What Is A Phreatic Eruption?

A scheme of a phreatic eruption: 1: water vapor cloud, 2: magma conduit, 3: layers of lava and ash, 4: stratum, 5: water table, 6: explosion, 7: magma chamber.
A scheme of a phreatic eruption: 1: water vapor cloud, 2: magma conduit, 3: layers of lava and ash, 4: stratum, 5: water table, 6: explosion, 7: magma chamber.

What Is A Phreatic Eruption?

When magma heats ground or surface water it results in an explosion of water, steam, rock, and ash, called a phreatic eruption which is also known as a steam-blast eruption, phreatic explosion or ultravulcanian eruption. Phreatic eruptions occur every time water and magma come into close proximity. When magma approaches aquifer in this case underground water, the result is an indentation of large volumes of country rock thus producing rootless volcanic craters also known as maars. Phreatic eruptions can also occur and melt the peaks of glaciers or lakes. When lava flows over wet sediments, it can create small-scale phreatic explosions.

Characteristics Of Phreatic Eruptions

The magma have extreme temperatures ranging between 500 and 1170 degrees Celsius resulting in rapid evaporation to steam which causes the explosion of water, rock, ash, steam, and volcanic bombs. In 1980, a major phreatic eruption which resulted to huge steam explosions took place on Mount St.Helens. Phreatic eruptions usually include rock fragments and steam since the inclusion of lava is rare and the fragments have a temperature that ranges from cold to extremely hot. If the eruption involves molten magma, the process is known as a phreaomagmatic eruption.

Phreatic Eruptions And Their Aftermath

Phreatic eruptions can form expansive low relief craters called maars. The explosions can coincide with the emission of hydrogen sulfide and carbon dioxide gasses, and if the explosion releases sufficient concentration of carbon dioxide, it can lead to asphyxiation whereas hydrogen sulfide produced in large scale is extremely toxic.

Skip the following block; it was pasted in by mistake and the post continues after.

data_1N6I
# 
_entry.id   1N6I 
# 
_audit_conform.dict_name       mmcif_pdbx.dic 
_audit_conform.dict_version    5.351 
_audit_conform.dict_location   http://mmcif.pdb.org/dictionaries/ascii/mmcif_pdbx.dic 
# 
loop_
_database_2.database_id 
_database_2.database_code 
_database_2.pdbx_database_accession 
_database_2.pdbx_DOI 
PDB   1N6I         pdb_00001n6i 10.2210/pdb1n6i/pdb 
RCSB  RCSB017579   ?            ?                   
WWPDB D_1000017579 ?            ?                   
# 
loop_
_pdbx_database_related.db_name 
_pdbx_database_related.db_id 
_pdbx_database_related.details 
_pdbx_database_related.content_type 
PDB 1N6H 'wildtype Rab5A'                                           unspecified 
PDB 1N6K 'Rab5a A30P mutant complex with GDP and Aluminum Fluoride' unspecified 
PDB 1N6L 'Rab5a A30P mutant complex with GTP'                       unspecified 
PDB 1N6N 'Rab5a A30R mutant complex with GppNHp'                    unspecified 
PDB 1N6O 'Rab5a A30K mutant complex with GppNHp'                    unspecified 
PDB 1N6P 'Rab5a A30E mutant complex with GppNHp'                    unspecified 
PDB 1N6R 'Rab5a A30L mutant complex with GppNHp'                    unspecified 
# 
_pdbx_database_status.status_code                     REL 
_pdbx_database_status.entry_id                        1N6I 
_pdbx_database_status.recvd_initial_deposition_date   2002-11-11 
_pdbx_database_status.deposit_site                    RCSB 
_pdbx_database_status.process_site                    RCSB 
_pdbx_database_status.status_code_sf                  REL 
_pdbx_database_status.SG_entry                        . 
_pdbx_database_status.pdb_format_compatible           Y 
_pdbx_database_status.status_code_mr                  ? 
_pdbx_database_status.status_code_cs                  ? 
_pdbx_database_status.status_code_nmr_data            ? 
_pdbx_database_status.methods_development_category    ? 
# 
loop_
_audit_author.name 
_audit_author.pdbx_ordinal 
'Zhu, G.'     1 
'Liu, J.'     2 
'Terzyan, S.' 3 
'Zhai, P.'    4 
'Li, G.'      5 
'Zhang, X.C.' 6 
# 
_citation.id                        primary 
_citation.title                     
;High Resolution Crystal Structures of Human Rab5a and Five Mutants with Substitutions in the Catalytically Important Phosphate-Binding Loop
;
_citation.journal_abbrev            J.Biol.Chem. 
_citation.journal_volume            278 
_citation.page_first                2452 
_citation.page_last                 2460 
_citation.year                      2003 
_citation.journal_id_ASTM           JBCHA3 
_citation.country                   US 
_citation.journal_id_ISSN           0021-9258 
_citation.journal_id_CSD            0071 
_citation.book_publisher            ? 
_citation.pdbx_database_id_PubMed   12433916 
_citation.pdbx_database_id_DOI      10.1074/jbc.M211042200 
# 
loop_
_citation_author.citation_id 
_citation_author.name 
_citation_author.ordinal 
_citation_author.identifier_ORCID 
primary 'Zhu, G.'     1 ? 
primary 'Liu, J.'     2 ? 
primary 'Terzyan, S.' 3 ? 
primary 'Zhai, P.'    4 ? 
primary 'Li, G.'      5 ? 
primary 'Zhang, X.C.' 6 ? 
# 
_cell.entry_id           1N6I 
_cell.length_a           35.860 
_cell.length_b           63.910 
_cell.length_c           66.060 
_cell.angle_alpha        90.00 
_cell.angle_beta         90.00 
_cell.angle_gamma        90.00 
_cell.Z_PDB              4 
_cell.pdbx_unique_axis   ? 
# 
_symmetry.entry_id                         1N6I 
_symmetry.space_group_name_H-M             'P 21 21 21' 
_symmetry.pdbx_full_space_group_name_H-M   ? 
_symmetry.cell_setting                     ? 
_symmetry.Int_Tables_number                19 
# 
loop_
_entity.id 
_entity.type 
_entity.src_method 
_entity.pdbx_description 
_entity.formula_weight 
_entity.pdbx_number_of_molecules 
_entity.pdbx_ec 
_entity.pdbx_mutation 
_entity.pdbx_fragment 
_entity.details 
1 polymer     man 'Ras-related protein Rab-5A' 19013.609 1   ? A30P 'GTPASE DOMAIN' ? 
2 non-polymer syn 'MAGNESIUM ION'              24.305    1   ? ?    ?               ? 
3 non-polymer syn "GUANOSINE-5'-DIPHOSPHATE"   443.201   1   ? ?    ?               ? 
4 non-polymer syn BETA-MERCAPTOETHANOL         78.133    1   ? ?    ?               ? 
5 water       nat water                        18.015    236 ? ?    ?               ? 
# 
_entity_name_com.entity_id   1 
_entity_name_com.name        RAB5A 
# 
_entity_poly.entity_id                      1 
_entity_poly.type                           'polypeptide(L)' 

In 1979, the phreatic eruption that occurred on Java Island claimed 140 lives most of whom died from being exposed to poisonous gasses. Phreatic explosions are classified as volcanic eruptions since the explosion has the potential of bringing crude components to the surface.

In 1883, an eruption that took place in Krakatoa annihilated most of the Island and was believed to have created the loudest sound ever recorded in history or any other phreatic event. The Kilauea region of Hawaii holds the record for the longest phreatic explosions. A phreatic eruption that took place in 1924, detonated rocks weighing around eight tons to a distance of more than kilometer.

Other Examples Of Phreatic Eruptions

Other examples of phreatic eruptions include the Surtsey eruption between 1963 and 1965 the Taal Volcano eruption of 1965, the Mount Tarumae eruption of 1982, the Mayon Volcanic eruption of 2013 which resulted to a sudden phreatic eruption that lasted only 73 seconds and the 2014 eruption that took place on Mount Ontake.

The Dangers Of Phreatic Eruptions

There are three main types of dangers involved with phreatic eruptions, and they include;

Toxic gasses release, such as carbon dioxide and hydrogen sulfide. The emission of gasses as a result of phreatic eruptions has caused a significant amount of deaths throughout blast zones.

Base surges, which are characterized by fast moving gas, liquids or particles, are extremely dangerous and destructive. Base surges are formed by the degradation of ballistic ejecta and the entrapment of atmospheric gas. The deposits of base surge formed through phreatic eruptions are characterized by lithic grains and structures such as dune forms and cross laminations. Falling particles, such as rocks can be of great danger to the people living around the blast zone.


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